off of the spool.  They had made several turns in the rocky path when Alee
ran out of wire.  "Here's where we do it," Stan said.

At Alex's instruction Faylar ran back to the castle to alert the awaiting
men.  They already had wagons harnessed to horses and were prepared to haul
away the chunks of rock from the demolition project.  Stan and George
checked the final connections to the detonator and hooked up the battery.
In a moment Faylar returned, followed by a large number of elves prepared
to clear the rubble, battle the trolls or do whatever else would be needed
following the event planned by the humans.

"Okay, here goes nothing," Stan said.  "Get down!"  Alee indicated that
everyone should duck.  Stan flipped up the safety catch and pushed the red
button on the detonator.  Nothing.  "Shit!" he cursed.

"Is that it?" Alee asked.  "Is the wall destroyed?"

"No, it didn't work," Alex said.  "Why didn't it?" he then asked the two
men bending over the detonator.

"How the hell do I know?" Stan grumbled in exasperation.  "Maybe dynamite
doesn't explode in this crazy world."

"Or maybe the battery's just dead," George said as he jiggled the wires
that hooked the detonator switch to a small battery pack.

"Are you kidding?" Alex said in amazement.

"Nope," George replied as he touched two bare wires together.  "No juice.
This ought to at least produce a spark."

"Well, we can't just call up K-Mart and get another one," Alex said.  "What
do we do now?"

"That's it," George breathed as he dropped to the ground.  "We're out of
luck."

"Unless..." Stan suddenly jumped up and took off running down the canyon
toward the castle, pulling on a pair of sunglasses as he ran.

"Where goes he?" Faylar asked as everyone looked around in surprise.

"Maybe he's going to ask Elnar to zap up a battery," Alex retorted.

A couple of minutes later the fairies all moved to the sides of the canyon
like the parting of the Red Sea.  Behind and through their ranks came the
grey van with Stan at the wheel.  He drove up to where George, Alex, Alee
and Faylar stood, and then honked the horn cheerfully.  "One charged up
battery ready for use," he called out from the driver's seat.

"No way, buddy," George protested.  "If the voltage isn't the same we could
burn out the detonator and fry the wires without ever setting anything off.
Then were would we be?"

"Where the hell are we now?  You got a better idea?" Stan said as he jumped
out and opened the hood.

"We could have one of the archers try to shoot a flaming arrow at the
dynamite," Alex suggested.  The other humans turned to give him a disgusted
look.  Alee on the other hand was ready to ask for a bow and arrows.

"Give me those wires," Stan demanded.  Again Alee indicated for the
assembled masses to duck.  Again Stan flipped up the safety and pushed the
red button.  Alee started to get up and opened his mouth to ask a question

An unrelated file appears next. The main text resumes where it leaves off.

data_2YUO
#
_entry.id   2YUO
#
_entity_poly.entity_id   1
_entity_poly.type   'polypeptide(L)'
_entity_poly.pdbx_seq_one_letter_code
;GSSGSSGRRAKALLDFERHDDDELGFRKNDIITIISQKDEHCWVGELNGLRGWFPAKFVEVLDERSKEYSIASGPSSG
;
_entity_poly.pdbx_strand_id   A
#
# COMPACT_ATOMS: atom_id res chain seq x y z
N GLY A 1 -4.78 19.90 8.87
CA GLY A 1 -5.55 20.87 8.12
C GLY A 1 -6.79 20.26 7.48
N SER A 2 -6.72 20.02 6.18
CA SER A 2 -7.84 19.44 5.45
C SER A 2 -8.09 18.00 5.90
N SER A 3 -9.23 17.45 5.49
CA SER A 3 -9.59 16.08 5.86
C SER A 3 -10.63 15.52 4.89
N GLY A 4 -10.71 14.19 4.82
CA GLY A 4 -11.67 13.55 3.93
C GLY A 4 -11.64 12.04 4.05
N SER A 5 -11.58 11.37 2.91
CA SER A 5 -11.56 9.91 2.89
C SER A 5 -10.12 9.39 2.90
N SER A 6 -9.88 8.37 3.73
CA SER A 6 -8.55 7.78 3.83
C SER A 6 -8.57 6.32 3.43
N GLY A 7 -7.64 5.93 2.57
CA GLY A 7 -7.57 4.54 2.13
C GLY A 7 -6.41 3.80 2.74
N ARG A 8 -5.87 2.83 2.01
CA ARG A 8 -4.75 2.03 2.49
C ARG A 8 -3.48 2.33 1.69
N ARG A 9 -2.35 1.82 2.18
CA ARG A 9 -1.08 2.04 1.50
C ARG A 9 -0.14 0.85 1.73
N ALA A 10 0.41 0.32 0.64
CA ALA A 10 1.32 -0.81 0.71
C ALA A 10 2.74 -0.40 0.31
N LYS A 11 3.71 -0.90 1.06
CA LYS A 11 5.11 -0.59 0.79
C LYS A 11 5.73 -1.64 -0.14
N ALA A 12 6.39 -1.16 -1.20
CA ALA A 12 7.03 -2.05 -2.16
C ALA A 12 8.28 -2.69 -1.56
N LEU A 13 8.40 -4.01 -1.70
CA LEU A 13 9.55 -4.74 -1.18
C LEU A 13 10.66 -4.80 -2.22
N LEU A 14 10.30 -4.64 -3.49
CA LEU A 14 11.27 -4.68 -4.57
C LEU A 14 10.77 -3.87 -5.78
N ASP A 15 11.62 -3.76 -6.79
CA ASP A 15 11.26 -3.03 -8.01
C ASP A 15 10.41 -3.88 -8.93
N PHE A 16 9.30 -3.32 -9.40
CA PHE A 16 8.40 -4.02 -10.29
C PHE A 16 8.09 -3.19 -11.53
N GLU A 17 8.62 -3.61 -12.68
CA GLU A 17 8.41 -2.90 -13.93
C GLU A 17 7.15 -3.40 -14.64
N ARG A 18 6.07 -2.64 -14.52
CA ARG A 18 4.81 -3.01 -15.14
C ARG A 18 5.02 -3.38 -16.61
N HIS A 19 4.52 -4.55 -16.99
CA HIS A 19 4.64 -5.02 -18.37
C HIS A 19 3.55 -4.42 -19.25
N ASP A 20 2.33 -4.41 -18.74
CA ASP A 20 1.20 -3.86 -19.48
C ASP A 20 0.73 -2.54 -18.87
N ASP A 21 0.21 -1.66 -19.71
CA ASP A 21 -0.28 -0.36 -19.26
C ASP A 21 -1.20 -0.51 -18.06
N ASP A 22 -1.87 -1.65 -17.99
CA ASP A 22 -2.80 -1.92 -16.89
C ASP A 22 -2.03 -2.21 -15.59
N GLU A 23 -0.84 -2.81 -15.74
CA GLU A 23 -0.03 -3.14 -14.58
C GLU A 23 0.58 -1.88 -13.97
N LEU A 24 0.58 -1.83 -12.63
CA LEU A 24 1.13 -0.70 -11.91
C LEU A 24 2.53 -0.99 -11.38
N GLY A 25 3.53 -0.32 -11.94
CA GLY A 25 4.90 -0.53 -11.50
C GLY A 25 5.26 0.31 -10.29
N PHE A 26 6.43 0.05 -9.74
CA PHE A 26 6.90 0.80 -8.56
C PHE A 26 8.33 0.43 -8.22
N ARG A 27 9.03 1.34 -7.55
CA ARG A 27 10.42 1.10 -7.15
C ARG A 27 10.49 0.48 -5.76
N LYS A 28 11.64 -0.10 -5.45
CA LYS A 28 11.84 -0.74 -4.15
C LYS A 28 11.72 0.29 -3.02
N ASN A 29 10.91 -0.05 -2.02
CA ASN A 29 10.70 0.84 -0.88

when the entire group was knocked to the ground by a tremendous explosion.
As they stretched out and listened to the echoing booms of the shock waves
they were suddenly pelted by a rain of rock and gravel.

"I told you it was too much," George shouted over the noise.  After a few
minutes, the thunder died away and the falling gravel stopped as well.  The
men slowly climbed to their feet and brushed away the dirt and dust.

Stan yanked the wires out of the van's interior and slammed the hood.
"Let's go," he said and hopped into the vehicle, firing up the engine.
Alex, George, Alee and Faylar all piled into the van as Stan started it
slowly up the canyon.  He had to zigzag his way around the large rocks and
fallen boulders which gradually grew in quantity as they approached the
wall.  Finally making the last turn in the canyon, the vehicle's way was
totally blocked by the rough, rocky terrain, but the barricade was gone.
Men and horses would easily be able to continue on through the rest of the
maze to the plains beyond.  At the sight of the open passage still smoking
with dust, a cry of cheer went up from the humans and Tuathans alike.

"You did it!" Alex said as he pounded Stan on the back.

"Indeed, your world has much stronger magic than we ever dreamed!" Alee
agreed.

After a moment's jubilation, George turned to the group.  "So what now?" he
asked.

"Now we get you home," Stan said as he carefully backed the van out into an
open space so he could turn it around.

"Me...What about you, pal?" George questioned.

"I'll be home when my mission's over," the black man said as fixed his sun
glasses in place and drove slowly back past the elves and wagons heading in
the opposite direction.

"What mission?  This whole project was scrubbed," George replied.

"I was sent to keep an eye on Dr. Strahan.  I lost him," Stan answered
sullenly.  "When I set out to do something, I see it through.  It's a
matter of personal pride.  When I find him, or find out what happened to
him, I'll come home."

Once the group had returned to the castle, they went directly to Elnar's
library.  "This is the way home, man," Stan said as he indicated the
armoire.  "He hugged his partner, and then opened the door.

"What'll you tell them when you get back?" Alex asked.  "After all, the
police know about the van and the robbery."

George smiled.  "I borrowed my cousin's van to go fishing.  I guess someone
stole it.  That'll teach me to leave the keys in the ignition."  With that
he stepped into the box.  "What do I do now?" he asked.

"Just open the door," Stan said as he closed the cabinet.  He waited a
moment then reopened it to verify that it was empty.

"Not too late to follow him," Alex said quietly.

Stan shook his head.  "Not yet.  He'll be okay."

"But we won't if we don't get some sleep," Alex added as he tried to stifle
a yawn.

* * *

Rood was tightly strapped to the wooden table.  His tunic had been removed
and he had again been carefully examined by one of the healers, as well as
by Dr. Gates.  There was a large contusion at the base of his skull,
apparently from the blow that knocked him out.  He again appeared to be in
a coma and was totally unresponsive.  His eyes still only solid, green
balls showing no pupils, but he appeared totally normal when the eyelids
were closed.

Sharon had conferred with the oldest and most experienced healer concerning
his condition.  The pale woman helped all she could, but had no real
experience with this type of situation.  The lead healer was the one who
had actually dealt with the burning blood before, but she was dead.  The
healer that now attended Rood could only say that when she touched him, she
didn't feel any response from his spirit.  Just as her dead mentor had
said, she felt that the spirit was already gone and Rood was no more than